Uk Europe Agreement
The UK-EU Agreement: What You Need to Know
The United Kingdom officially left the European Union on January 31, 2020, and after a year of negotiations, the two sides reached a historic agreement on December 24, 2020. The UK-EU Agreement outlines the terms of the new relationship between the UK and EU.
Here are some key points that you should know about the UK-EU Agreement:
The UK and the EU have agreed to a free trade agreement, which means that there will be no tariffs or quotas on goods traded between the two sides. This will help to reduce costs for businesses and consumers.
However, there will be new customs checks and procedures, which could cause delays and disruptions to trade. The UK-EU Agreement also includes provisions to ensure fair competition between the two sides, including measures to prevent subsidies that could harm businesses in the other.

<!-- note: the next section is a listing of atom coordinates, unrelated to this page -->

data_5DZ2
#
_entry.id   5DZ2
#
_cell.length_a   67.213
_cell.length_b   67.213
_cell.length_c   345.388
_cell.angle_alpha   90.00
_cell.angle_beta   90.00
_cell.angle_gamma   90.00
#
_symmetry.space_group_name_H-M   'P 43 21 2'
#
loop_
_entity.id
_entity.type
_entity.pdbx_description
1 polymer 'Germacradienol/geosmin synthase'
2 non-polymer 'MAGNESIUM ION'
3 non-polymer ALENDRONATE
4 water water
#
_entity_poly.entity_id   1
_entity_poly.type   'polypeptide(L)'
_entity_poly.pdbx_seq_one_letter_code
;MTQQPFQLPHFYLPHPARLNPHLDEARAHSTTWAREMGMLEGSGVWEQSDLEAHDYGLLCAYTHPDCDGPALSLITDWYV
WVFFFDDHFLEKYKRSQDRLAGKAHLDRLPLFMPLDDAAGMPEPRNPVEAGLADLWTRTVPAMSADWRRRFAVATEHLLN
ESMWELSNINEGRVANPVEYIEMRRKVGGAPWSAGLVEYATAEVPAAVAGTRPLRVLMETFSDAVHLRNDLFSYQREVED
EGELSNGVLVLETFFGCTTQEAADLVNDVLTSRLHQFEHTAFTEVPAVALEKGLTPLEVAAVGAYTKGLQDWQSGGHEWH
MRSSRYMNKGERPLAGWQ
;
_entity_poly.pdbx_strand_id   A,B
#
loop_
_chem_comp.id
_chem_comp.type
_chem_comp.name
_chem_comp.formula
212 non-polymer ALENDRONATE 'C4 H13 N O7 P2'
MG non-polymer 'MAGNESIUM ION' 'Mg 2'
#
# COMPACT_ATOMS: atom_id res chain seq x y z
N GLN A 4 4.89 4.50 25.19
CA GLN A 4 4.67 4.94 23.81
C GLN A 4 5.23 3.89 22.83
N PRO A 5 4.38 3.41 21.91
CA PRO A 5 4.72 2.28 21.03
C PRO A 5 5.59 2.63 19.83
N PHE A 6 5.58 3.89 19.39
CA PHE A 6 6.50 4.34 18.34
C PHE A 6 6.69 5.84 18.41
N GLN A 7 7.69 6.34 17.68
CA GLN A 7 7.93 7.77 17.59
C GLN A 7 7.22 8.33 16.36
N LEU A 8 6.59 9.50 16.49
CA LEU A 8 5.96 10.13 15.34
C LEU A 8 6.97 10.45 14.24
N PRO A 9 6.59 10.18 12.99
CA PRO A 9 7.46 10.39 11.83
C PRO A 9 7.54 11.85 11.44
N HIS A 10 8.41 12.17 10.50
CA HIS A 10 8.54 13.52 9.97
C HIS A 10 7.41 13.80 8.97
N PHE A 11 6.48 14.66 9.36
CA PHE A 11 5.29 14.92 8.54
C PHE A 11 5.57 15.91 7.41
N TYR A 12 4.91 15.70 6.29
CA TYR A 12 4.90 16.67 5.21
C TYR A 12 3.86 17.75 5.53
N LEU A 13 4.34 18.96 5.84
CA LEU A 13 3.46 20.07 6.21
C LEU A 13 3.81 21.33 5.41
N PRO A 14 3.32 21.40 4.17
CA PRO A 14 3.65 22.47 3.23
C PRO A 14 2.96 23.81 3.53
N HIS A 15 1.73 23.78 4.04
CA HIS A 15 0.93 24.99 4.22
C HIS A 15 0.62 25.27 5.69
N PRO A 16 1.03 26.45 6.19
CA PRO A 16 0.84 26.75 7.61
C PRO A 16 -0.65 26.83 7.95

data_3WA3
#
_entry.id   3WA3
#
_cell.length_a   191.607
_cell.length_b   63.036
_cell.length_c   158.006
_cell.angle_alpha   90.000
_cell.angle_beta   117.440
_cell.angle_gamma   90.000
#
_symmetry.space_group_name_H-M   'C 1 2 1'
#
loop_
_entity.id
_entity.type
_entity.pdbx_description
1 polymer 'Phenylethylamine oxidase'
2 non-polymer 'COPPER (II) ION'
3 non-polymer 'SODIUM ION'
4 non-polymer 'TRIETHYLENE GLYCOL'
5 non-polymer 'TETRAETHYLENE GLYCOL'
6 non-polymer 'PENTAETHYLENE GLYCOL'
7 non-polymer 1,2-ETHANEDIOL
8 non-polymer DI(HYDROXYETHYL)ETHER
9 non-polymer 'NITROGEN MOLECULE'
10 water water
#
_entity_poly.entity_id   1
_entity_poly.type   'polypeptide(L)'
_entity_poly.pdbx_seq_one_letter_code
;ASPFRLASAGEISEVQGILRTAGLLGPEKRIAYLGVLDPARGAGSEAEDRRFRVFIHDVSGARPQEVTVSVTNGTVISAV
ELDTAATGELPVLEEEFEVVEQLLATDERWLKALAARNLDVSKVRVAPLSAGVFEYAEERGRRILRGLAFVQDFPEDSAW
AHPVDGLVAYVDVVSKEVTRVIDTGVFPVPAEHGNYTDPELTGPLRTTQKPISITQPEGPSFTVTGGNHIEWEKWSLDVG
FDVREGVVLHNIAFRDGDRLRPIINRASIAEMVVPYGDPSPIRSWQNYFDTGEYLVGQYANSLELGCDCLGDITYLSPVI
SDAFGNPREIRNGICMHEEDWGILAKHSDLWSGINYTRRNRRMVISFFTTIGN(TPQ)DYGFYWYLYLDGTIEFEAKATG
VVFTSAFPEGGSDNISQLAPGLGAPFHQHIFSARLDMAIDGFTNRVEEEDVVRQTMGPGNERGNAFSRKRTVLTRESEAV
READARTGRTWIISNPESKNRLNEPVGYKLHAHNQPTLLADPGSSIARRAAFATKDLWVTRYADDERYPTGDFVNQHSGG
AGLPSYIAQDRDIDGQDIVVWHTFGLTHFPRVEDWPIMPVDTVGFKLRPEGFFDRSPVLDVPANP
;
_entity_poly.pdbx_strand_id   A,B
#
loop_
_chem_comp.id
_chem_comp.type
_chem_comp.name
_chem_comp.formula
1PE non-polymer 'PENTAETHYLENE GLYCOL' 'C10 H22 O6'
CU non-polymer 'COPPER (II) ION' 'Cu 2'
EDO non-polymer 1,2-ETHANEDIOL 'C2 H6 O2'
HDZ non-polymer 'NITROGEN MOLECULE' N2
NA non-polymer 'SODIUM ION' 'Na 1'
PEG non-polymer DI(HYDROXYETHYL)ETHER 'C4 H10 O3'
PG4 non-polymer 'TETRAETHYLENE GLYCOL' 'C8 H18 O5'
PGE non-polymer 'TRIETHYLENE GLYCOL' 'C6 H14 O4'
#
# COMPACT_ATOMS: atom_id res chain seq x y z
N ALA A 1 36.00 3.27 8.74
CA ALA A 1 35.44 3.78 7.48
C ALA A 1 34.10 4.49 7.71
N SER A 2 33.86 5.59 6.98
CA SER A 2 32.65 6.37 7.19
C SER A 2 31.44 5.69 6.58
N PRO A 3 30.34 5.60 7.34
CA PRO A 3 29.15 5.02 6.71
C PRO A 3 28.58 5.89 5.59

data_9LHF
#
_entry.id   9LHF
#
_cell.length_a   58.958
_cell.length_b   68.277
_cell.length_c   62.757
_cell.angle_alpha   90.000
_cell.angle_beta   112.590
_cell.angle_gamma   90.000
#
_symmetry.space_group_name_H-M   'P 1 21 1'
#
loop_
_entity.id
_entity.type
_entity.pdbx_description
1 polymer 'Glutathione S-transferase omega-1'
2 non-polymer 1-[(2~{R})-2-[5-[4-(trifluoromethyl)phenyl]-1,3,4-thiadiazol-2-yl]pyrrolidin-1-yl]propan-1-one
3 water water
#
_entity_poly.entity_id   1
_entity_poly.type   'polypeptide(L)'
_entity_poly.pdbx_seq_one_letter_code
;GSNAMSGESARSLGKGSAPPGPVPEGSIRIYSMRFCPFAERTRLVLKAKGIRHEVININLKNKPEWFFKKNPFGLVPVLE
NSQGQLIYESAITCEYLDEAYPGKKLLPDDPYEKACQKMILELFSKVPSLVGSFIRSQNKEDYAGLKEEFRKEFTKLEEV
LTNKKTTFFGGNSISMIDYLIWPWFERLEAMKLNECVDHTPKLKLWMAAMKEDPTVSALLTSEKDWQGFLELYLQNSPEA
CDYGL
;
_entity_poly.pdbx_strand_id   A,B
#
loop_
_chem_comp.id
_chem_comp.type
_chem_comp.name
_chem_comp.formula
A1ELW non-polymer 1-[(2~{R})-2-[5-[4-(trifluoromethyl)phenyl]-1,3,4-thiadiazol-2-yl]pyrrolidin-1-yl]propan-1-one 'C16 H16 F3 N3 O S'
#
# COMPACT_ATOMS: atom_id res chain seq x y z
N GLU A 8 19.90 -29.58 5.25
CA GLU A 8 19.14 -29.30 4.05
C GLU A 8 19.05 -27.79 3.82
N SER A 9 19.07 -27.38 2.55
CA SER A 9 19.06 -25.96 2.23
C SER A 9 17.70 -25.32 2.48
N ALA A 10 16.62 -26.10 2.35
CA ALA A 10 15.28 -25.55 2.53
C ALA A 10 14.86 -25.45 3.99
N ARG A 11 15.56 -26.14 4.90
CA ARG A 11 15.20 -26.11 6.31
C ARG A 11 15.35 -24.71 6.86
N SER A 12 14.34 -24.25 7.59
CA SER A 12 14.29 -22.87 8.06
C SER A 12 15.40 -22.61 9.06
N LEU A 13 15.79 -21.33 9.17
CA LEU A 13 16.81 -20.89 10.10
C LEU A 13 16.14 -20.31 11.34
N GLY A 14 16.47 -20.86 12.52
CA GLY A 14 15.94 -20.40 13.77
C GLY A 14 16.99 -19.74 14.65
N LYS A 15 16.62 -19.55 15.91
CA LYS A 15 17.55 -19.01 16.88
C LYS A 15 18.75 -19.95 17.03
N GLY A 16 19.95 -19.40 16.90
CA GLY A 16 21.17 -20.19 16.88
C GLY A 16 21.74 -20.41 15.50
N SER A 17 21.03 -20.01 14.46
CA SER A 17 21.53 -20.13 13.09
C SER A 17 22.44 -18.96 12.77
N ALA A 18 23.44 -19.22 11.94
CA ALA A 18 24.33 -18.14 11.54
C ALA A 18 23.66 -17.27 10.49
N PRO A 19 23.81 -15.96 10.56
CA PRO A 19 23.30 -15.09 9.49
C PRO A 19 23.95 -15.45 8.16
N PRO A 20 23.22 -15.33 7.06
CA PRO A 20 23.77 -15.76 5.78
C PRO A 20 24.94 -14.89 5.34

The UK-EU Agreement also covers services, which make up the majority of the UK economy. However, the agreement has only limited provisions on services, and there will be new barriers to trade in some areas, such as financial services.
The UK and the EU have agreed to allow visa-free travel for short stays, but there will be new rules for UK citizens travelling to the EU and vice versa. UK citizens will no longer be able to use the fast-track lanes at EU airports, and there will be new documentation requirements for travel.
The UK and the EU have also agreed on a new security partnership, which includes information sharing and cooperation on issues such as terrorism and organized crime.
Fishing was one of the most contentious issues in the negotiations, and the UK-EU Agreement includes provisions to give UK fishermen greater control over their waters. However, EU fishermen will still be able to access UK waters, and there will be a transitional period to allow for adjustment.
Overall, the UK-EU Agreement represents a significant change in the relationship between the UK and the EU, with both sides making compromises in order to reach a deal. However, there are still likely to be challenges and disagreements as the new relationship is implemented.